Where a Lux Cozi wearer listens to Varun Dhawan flagging the message, Ranveer Singh puts it down to Rupa Frontline’s ‘aaram ka maamla’. Saif Ali Khan and Amul Macho aren’t too worried either as they cater to their TG ‘bade aaram se’. Men’s innerwear advertising is celebrity endorser oriented to a fault, coupled with stereotypical machismo. For such a formulaic category, where does the differentiation come from?
Santosh Padhi, Co-founder & Chief Creative Officer, Taproot Dentsu India
‘Go beyond celebrities and connect emotionally’
The men’s innerwear category probably does not have much to talk about, which is why almost every brand is choosing to bring a celebrity on board. The lower middle class probably connects well with the actors that are endorsing these brands or products. The upper middle class would rather buy the brand that is most comfortable and familiar to them, and this is where most of the international brands find traction.
It is not that only the celebrity makes a difference to a brand. When Amul Macho did the Toing ad, that was an example of advertising that generated awareness in the category. It is hard to pinpoint what is working for these brands, though.
If you don’t have a physical attribute to speak of, brands have in the past tried to develop an emotional connect with the consumer, or say created a property. For example, Bade aaram se, as a proposition, has potential. But I don’t think that Amul Macho has leveraged it fully. Brands need to arrive at what can make them emotionally connect with consumers. Most hard-boiled candy brands do not necessarily have a USP but they crack a fantastic joke and set themselves apart. Why can’t the same happen in this category?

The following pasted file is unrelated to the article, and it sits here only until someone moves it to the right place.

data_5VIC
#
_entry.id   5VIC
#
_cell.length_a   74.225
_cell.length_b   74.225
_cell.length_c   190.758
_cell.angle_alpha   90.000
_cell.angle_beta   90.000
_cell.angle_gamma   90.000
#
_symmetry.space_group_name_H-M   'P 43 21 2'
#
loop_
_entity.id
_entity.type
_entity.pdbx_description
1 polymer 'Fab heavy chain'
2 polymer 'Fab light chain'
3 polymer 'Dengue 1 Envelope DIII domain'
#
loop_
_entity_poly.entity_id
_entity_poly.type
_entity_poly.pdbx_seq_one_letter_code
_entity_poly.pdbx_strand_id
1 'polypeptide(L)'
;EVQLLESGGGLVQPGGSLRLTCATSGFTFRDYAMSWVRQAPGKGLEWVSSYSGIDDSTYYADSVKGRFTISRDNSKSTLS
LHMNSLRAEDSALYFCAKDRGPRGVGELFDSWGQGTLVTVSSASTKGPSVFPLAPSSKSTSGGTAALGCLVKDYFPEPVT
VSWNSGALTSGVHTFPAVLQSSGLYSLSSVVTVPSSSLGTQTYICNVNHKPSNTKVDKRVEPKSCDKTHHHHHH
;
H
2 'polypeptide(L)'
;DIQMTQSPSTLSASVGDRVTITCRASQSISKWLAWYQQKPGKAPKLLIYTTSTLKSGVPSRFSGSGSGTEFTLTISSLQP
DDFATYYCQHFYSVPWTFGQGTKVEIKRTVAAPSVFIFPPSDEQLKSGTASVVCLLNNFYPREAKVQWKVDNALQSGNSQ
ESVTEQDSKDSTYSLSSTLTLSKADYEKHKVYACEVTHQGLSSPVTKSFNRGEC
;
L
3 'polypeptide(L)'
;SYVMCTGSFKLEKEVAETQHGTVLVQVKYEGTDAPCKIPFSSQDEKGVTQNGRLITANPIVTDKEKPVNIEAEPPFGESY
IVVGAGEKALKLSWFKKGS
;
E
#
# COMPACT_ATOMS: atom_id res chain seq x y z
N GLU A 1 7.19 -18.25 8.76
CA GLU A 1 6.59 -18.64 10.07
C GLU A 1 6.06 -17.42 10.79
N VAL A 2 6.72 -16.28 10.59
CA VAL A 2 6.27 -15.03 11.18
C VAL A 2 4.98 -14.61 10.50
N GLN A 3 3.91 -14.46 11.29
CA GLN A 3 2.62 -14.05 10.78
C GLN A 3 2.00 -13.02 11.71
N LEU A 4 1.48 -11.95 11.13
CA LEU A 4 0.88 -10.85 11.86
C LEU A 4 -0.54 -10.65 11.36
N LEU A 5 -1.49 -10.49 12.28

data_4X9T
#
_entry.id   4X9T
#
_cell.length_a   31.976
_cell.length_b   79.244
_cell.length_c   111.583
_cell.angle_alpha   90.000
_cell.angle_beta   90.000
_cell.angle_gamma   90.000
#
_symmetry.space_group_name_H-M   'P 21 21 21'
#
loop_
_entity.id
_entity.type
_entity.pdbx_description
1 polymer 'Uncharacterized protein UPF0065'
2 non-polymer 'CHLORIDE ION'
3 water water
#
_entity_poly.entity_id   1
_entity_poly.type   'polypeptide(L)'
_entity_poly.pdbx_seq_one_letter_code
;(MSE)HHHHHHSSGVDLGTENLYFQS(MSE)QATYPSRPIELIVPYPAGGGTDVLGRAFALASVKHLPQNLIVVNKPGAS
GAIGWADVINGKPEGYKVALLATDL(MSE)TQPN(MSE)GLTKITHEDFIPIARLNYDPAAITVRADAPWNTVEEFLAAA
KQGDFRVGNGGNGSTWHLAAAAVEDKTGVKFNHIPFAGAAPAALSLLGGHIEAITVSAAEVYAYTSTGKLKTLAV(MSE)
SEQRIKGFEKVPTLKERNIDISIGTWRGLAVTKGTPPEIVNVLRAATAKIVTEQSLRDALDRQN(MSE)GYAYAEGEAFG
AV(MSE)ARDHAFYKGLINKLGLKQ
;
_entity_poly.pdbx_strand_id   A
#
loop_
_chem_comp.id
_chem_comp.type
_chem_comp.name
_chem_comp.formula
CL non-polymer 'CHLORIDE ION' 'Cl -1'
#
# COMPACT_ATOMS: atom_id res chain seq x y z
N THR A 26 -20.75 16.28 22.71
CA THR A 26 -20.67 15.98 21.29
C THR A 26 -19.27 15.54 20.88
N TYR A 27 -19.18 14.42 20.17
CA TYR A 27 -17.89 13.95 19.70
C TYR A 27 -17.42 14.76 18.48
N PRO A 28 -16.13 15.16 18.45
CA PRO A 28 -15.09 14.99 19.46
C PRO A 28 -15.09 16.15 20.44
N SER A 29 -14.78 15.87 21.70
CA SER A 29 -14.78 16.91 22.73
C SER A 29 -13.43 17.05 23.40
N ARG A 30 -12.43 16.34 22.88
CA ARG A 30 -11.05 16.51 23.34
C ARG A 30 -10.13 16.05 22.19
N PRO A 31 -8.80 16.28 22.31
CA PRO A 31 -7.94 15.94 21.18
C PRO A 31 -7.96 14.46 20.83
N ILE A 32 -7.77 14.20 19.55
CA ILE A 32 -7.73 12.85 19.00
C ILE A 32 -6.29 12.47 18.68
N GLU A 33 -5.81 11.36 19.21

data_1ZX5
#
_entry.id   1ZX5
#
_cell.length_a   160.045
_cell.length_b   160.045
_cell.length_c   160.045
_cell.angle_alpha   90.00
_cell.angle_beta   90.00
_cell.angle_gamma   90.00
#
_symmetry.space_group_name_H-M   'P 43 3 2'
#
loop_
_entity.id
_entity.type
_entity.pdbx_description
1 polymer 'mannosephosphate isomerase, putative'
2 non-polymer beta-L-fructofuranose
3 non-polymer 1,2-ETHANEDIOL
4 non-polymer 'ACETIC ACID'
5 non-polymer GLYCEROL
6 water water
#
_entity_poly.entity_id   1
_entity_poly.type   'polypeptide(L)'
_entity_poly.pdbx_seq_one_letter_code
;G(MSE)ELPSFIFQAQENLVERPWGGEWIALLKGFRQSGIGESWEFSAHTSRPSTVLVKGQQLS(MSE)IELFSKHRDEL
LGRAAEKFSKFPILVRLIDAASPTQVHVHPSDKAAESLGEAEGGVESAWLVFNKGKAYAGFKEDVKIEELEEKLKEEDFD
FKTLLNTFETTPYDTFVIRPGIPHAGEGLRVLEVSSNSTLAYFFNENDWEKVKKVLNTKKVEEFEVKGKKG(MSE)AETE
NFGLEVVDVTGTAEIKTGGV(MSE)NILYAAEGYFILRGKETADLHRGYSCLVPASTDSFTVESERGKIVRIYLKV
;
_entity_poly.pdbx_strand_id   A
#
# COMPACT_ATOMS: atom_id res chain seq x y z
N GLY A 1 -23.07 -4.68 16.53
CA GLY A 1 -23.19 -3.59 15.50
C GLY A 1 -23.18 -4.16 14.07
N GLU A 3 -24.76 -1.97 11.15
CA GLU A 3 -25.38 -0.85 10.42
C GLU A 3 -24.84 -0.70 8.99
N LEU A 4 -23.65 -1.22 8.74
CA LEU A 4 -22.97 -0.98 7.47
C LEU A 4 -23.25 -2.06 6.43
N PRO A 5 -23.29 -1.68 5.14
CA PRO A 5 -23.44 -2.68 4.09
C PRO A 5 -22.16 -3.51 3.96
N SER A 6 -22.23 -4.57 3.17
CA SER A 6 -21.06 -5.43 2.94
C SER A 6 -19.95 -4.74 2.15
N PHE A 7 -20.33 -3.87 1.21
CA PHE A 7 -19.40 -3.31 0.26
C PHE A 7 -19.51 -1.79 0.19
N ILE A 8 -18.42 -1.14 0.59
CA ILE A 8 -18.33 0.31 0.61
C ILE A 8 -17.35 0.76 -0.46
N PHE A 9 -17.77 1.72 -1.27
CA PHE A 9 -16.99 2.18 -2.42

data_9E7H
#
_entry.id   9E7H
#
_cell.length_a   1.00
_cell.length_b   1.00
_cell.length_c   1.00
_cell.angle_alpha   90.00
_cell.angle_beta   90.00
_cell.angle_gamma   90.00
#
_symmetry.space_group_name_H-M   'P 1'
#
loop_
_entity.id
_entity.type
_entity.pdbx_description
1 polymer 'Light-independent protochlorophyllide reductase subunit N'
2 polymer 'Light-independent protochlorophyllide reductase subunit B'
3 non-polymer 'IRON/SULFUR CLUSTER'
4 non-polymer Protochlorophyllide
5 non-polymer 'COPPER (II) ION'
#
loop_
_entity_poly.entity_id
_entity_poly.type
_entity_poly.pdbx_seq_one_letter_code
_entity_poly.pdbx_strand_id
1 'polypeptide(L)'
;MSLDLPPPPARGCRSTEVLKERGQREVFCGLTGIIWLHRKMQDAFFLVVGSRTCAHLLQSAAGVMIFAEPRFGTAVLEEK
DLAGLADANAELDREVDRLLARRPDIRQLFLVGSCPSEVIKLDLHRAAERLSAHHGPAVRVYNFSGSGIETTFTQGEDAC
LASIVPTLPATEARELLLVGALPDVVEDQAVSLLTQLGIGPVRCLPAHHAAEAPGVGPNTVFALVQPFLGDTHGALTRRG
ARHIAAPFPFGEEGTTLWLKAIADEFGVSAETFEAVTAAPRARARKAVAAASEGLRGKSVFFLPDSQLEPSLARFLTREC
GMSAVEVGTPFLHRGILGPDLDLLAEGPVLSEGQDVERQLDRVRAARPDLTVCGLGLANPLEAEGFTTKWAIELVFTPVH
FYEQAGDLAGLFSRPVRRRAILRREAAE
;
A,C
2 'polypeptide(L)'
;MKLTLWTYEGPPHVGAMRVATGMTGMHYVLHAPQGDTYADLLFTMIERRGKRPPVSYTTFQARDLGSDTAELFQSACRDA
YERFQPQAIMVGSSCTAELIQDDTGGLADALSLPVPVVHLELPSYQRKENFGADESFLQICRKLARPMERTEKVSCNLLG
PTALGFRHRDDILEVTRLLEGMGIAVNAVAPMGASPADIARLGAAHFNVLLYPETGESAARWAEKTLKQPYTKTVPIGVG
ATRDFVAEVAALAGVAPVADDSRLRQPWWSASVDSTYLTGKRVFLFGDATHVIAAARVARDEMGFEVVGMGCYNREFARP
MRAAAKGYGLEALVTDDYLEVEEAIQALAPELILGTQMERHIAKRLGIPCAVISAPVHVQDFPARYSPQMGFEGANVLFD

Priti Nair, Director, CurryNation
‘Brands are worried about shaking the boat’
The brands in question are typically targeting small town masses where usually celebrities do the trick. They should, however, go beyond the celebrity endorsement route and speak about what they are actually offering. There comes a time when the consumer evolves and moves out. Brands need to track that. If Andar ki baat hai is the proposition, it needs to be said what the brand means by that, and what the consumer can take away from it.
It looks like brands are worried about shaking the boat. If, apart from you, your competitive environment is also more or less about the same thing, it does not breed opportunities where you may feel a need to evolve. Brands need to introspect and gauge whether their target audience can really correctly pin the celebrity to the brand/product. Any evolution in product or communication will eventually result in a price increase; that is probably what brands are trying to avoid. Any change at the product level will involve a change in packaging and advertising, which will change your pricing. That is not the case for premium brands where they stay clearly differentiated through their product as well as communication.
Amit Kekre, National Strategy Head, DDB Mudra Group
‘There’s more to the category than conventional depictions’
Brands evolve identities. Especially brands that concern appearance and grooming. Surprisingly, the Indian innerwear category falls woefully short of this. Functionally, the category could take a leaf from international brands which have focussed on innovation in design and fabrics, exploring benefits such as ‘shape enhancers’ to notching up the naughtiness with fluorescent colours, fabrics like silks and satins.
Category advertising begs an evolution, too. From a time when VIP Frenchie brought men’s innerwear out of the closet, the innerwear category seems stuck in a time warp, only to conform to the convention of ‘macho-ness’ and sexual prowess. With sexuality coming out of the closet, the trend of accentuating maleness isn’t surprising. But surely there’s more to the category. Brands like Jockey and Van Heusen have tried newer narratives. It’s time the
category showed there’s more to men than bulges
and brawn. Time for a masculine version of #CampaignforRealBeauty, perhaps!
— Compiled by Shinmin Bali